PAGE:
Surely, one could say, certain standards are self-evidently good. A Common Core principle of first grade math is that students should “attend to precision” and “look for and make use of structure.” Just as a computer program requires each number, space, and function to be in its right spot to operate, so too the standards emphasize thinking in an orderly fashion and showing each step of the work.
In a new book, Letters to a Young Scientist, the Harvard biologist E.O. Wilson argues that the demand for precision can hurt the scientific imagination. Wilson celebrates the fanciful nature of innovation by reflecting on how Darwin formulated the idea of descent with modification while sailing on the H.M.S. Beagle and Newton discovered that white light is a mix of colored lights while playing with a prism. Though teachers sometimes need to write orderly equations on a blackboard, real progress comes “amid a litter of doodled paper.” Doodling is a prelude to a eureka moment, the fuel of scientific research.
Would it be wise to nationalize an educational policy that frowns on doodling?
One could argue about the details of the Common Core standards: how to strike the right balance, say, between fiction and non-fiction, humanities and sciences, doodling and straight lines, and so forth. And yet this approach concedes that America ought to have the same approach in every classroom.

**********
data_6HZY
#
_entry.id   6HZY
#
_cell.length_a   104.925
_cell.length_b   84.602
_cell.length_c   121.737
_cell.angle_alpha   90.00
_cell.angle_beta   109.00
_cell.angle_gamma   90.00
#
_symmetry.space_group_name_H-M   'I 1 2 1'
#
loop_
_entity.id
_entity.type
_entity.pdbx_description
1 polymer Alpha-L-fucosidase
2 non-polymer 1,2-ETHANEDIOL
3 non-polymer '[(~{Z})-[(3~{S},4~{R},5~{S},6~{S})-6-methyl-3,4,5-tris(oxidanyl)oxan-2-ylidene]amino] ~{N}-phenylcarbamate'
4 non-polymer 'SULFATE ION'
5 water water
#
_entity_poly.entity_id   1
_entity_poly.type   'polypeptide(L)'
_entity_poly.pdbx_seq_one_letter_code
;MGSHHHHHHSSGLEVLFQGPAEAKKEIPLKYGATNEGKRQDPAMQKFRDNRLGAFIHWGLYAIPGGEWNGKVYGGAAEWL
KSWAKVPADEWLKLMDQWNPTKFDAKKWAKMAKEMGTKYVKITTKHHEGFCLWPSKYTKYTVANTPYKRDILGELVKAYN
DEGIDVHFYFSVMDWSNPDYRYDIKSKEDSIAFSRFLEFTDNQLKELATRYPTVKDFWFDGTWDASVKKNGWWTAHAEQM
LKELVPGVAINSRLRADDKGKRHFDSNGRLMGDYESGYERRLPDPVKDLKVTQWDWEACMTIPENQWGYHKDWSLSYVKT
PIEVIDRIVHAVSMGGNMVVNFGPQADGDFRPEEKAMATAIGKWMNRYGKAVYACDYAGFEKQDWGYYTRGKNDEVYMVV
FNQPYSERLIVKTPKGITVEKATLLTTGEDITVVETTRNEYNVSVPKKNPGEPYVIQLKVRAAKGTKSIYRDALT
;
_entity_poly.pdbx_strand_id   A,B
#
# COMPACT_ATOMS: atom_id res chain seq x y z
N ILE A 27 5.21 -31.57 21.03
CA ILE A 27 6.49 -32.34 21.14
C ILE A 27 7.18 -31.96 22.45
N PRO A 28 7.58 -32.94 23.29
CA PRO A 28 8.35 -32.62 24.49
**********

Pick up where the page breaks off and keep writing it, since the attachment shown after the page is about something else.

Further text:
America needs many kinds of excellent programs and schools: International Baccalaureate programs, science and technology schools, Montessori schools, religious schools, vocational schools, bilingual schools, outdoor schools, and good public schools. Even within programs and schools, teachers should be encouraged to teach their passions and areas of expertise. Teachers inspire life-long learning by bringing a class to a nature center, replicating an experiment from Popular Science, taking a field trip to the state or national capital, or assigning a favorite novel. A human being is not a computer, and a good education is not formatted in a linear code.
As a result of the Common Core, teachers in our school district must now open boxes filled with reading materials, workbooks, and tests from a “learning company.” How depressing and unnecessary. As Apple and Google have shown, great work can be done when talented employees are granted power and encouraged to innovate.
In regards to education policy, I’d prefer Bill Gates to have a loud voice in his school district, but a quieter one in mine.
Prof. Nicholas Tampio teaches Critical Theory at Fordham University.